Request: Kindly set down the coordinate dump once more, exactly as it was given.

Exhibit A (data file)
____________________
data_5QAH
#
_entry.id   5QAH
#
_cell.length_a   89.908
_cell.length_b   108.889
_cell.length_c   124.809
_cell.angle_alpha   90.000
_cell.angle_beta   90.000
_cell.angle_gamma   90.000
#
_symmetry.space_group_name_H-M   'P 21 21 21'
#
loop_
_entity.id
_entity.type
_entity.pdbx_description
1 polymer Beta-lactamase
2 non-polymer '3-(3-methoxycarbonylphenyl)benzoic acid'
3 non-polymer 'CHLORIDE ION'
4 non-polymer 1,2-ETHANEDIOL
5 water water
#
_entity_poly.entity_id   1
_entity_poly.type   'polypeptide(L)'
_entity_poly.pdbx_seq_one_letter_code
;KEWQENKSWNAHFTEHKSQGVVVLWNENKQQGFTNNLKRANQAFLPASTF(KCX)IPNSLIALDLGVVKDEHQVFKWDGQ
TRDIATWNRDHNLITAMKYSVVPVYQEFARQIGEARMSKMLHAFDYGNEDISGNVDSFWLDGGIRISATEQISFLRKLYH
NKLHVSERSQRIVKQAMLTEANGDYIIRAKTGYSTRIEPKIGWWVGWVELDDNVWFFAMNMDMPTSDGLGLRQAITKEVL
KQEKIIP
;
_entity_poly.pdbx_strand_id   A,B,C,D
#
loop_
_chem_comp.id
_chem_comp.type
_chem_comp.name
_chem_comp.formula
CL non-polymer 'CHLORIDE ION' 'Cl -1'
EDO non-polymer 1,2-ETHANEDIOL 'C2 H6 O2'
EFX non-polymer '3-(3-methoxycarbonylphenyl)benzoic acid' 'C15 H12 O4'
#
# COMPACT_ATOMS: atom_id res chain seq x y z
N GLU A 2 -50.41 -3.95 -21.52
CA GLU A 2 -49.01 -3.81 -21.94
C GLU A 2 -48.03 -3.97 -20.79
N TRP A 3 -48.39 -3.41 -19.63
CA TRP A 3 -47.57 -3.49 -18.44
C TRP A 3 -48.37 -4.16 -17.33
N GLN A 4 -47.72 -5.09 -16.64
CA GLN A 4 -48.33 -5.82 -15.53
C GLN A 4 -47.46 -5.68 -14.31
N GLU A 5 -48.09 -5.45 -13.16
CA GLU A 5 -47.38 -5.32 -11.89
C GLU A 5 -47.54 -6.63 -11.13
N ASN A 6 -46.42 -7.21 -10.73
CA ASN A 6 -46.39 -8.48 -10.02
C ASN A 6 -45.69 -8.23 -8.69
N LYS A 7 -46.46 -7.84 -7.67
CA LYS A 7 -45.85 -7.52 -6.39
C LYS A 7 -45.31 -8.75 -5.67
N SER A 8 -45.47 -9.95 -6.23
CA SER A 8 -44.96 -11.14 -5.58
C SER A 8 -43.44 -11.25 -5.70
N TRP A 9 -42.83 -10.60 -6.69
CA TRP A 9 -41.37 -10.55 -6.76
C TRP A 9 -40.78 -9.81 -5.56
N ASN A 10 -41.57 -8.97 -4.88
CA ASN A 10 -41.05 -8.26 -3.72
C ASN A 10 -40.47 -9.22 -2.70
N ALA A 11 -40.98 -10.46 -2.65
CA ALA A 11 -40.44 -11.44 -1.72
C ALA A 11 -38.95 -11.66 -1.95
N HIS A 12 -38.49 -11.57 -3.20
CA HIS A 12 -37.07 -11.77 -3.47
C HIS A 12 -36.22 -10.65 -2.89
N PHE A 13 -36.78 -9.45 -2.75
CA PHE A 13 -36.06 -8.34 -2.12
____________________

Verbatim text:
data_5QAH
#
_entry.id   5QAH
#
_cell.length_a   89.908
_cell.length_b   108.889
_cell.length_c   124.809
_cell.angle_alpha   90.000
_cell.angle_beta   90.000
_cell.angle_gamma   90.000
#
_symmetry.space_group_name_H-M   'P 21 21 21'
#
loop_
_entity.id
_entity.type
_entity.pdbx_description
1 polymer Beta-lactamase
2 non-polymer '3-(3-methoxycarbonylphenyl)benzoic acid'
3 non-polymer 'CHLORIDE ION'
4 non-polymer 1,2-ETHANEDIOL
5 water water
#
_entity_poly.entity_id   1
_entity_poly.type   'polypeptide(L)'
_entity_poly.pdbx_seq_one_letter_code
;KEWQENKSWNAHFTEHKSQGVVVLWNENKQQGFTNNLKRANQAFLPASTF(KCX)IPNSLIALDLGVVKDEHQVFKWDGQ
TRDIATWNRDHNLITAMKYSVVPVYQEFARQIGEARMSKMLHAFDYGNEDISGNVDSFWLDGGIRISATEQISFLRKLYH
NKLHVSERSQRIVKQAMLTEANGDYIIRAKTGYSTRIEPKIGWWVGWVELDDNVWFFAMNMDMPTSDGLGLRQAITKEVL
KQEKIIP
;
_entity_poly.pdbx_strand_id   A,B,C,D
#
loop_
_chem_comp.id
_chem_comp.type
_chem_comp.name
_chem_comp.formula
CL non-polymer 'CHLORIDE ION' 'Cl -1'
EDO non-polymer 1,2-ETHANEDIOL 'C2 H6 O2'
EFX non-polymer '3-(3-methoxycarbonylphenyl)benzoic acid' 'C15 H12 O4'
#
# COMPACT_ATOMS: atom_id res chain seq x y z
N GLU A 2 -50.41 -3.95 -21.52
CA GLU A 2 -49.01 -3.81 -21.94
C GLU A 2 -48.03 -3.97 -20.79
N TRP A 3 -48.39 -3.41 -19.63
CA TRP A 3 -47.57 -3.49 -18.44
C TRP A 3 -48.37 -4.16 -17.33
N GLN A 4 -47.72 -5.09 -16.64
CA GLN A 4 -48.33 -5.82 -15.53
C GLN A 4 -47.46 -5.68 -14.31
N GLU A 5 -48.09 -5.45 -13.16
CA GLU A 5 -47.38 -5.32 -11.89
C GLU A 5 -47.54 -6.63 -11.13
N ASN A 6 -46.42 -7.21 -10.73
CA ASN A 6 -46.39 -8.48 -10.02
C ASN A 6 -45.69 -8.23 -8.69
N LYS A 7 -46.46 -7.84 -7.67
CA LYS A 7 -45.85 -7.52 -6.39
C LYS A 7 -45.31 -8.75 -5.67
N SER A 8 -45.47 -9.95 -6.23
CA SER A 8 -44.96 -11.14 -5.58
C SER A 8 -43.44 -11.25 -5.70
N TRP A 9 -42.83 -10.60 -6.69
CA TRP A 9 -41.37 -10.55 -6.76
C TRP A 9 -40.78 -9.81 -5.56
N ASN A 10 -41.57 -8.97 -4.88
CA ASN A 10 -41.05 -8.26 -3.72
C ASN A 10 -40.47 -9.22 -2.70
N ALA A 11 -40.98 -10.46 -2.65
CA ALA A 11 -40.44 -11.44 -1.72
C ALA A 11 -38.95 -11.66 -1.95
N HIS A 12 -38.49 -11.57 -3.20
CA HIS A 12 -37.07 -11.77 -3.47
C HIS A 12 -36.22 -10.65 -2.89
N PHE A 13 -36.78 -9.45 -2.75
CA PHE A 13 -36.06 -8.34 -2.12